A blog dedicated to providing quotes by and posts relating to one of the most influential (and quotable!) authors of the twentieth century, G.K. Chesterton (1874-1936). If you do not know much about GKC, I suggest visiting the webpage of the American Chesterton Society as well as this wonderful Chesterton Facebook Page by a fellow Chestertonian

I also have created a list detailing examples of the influence of Chesterton if you are interested, that I work on from time to time.

(Moreover, for a list of short GKC quotes, I have created one here, citing the sources)

"...Stevenson had found that the secret of life lies in laughter and humility."

-Heretics (1905)

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"The Speaker" Articles

A book I published containing 112 pieces Chesterton wrote for the newspaper "The Speaker" at the beginning of his career.

They are also available for free electronically on another blog of mine here, if you wish to read them that way.




Tuesday, February 1, 2011

"Of Francis it is far truer to say that the secret of his success was his profound belief in other people..."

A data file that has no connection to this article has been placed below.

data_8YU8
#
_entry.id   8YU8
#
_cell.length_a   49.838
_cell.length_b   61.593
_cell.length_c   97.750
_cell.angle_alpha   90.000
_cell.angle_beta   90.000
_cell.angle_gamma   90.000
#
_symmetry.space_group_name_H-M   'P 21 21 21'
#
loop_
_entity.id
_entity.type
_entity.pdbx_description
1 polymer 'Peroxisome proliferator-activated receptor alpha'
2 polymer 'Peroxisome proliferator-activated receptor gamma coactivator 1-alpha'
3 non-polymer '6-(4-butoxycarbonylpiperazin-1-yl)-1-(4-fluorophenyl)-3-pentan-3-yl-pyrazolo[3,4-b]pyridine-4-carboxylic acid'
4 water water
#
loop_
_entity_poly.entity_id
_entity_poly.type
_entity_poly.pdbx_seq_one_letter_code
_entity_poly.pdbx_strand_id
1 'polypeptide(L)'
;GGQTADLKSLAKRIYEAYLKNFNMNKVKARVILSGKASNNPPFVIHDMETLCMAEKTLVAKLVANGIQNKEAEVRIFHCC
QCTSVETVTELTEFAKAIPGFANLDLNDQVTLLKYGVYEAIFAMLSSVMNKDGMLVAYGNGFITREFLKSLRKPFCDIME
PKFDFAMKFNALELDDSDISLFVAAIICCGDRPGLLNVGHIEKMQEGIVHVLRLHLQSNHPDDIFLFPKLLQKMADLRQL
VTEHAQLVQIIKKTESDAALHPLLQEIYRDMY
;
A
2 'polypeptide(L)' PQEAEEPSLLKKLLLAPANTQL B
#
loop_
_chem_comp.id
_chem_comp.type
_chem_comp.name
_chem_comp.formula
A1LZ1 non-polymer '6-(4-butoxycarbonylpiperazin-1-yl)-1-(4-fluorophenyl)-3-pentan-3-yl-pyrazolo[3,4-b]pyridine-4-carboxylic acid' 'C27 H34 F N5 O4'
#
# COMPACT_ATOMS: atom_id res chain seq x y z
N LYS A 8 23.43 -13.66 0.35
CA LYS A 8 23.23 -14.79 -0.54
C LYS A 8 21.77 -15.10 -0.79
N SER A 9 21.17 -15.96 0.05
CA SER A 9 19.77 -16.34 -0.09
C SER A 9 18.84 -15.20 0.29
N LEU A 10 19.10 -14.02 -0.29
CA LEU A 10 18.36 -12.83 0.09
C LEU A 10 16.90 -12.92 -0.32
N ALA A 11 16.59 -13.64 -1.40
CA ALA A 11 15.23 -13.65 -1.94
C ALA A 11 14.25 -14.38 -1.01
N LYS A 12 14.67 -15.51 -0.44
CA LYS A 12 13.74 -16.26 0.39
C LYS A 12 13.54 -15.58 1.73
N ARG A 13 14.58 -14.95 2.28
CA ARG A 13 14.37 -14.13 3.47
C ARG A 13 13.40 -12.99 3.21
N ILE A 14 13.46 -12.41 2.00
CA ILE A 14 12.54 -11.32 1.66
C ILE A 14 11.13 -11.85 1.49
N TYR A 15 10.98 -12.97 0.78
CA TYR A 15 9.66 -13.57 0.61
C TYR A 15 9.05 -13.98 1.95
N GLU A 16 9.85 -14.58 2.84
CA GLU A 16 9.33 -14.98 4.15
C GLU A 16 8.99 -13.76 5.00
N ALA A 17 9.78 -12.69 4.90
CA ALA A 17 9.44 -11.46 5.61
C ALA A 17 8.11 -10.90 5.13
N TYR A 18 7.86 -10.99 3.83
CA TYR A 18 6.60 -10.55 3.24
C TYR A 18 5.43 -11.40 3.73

But the vast practical work of Francis is assuredly not to be ignored, for this amazingly unworldly and almost maddeningly simple--minded infant was one of the most consistently successful men that ever fought with this bitter world. It is the custom to say that the secret of such men is their profound belief in themselves, and this is true, but not all the truth. Workhouses and lunatic asylums are thronged with men who believe in themselves. Of Francis it is far truer to say that the secret of his success was his profound belief in other people, and it is the lack of this that has commonly been the curse of these obscure Napoleons. Francis always assumed that everyone must be just as anxious about their common relative, the water-rat, as he was. He planned a visit to the Emperor to draw his attention to the needs of 'his little sisters the larks.' He used to talk to any thieves and robbers he met about their misfortune in being unable to give rein to their desire for holiness. It was an innocent habit, and doubtless the robbers often 'got round him,' as the phrase goes. Quite as often, however, they discovered that he had 'got round' them, and discovered the other side, the side of secret nobility.

-Twelve Types (1902)

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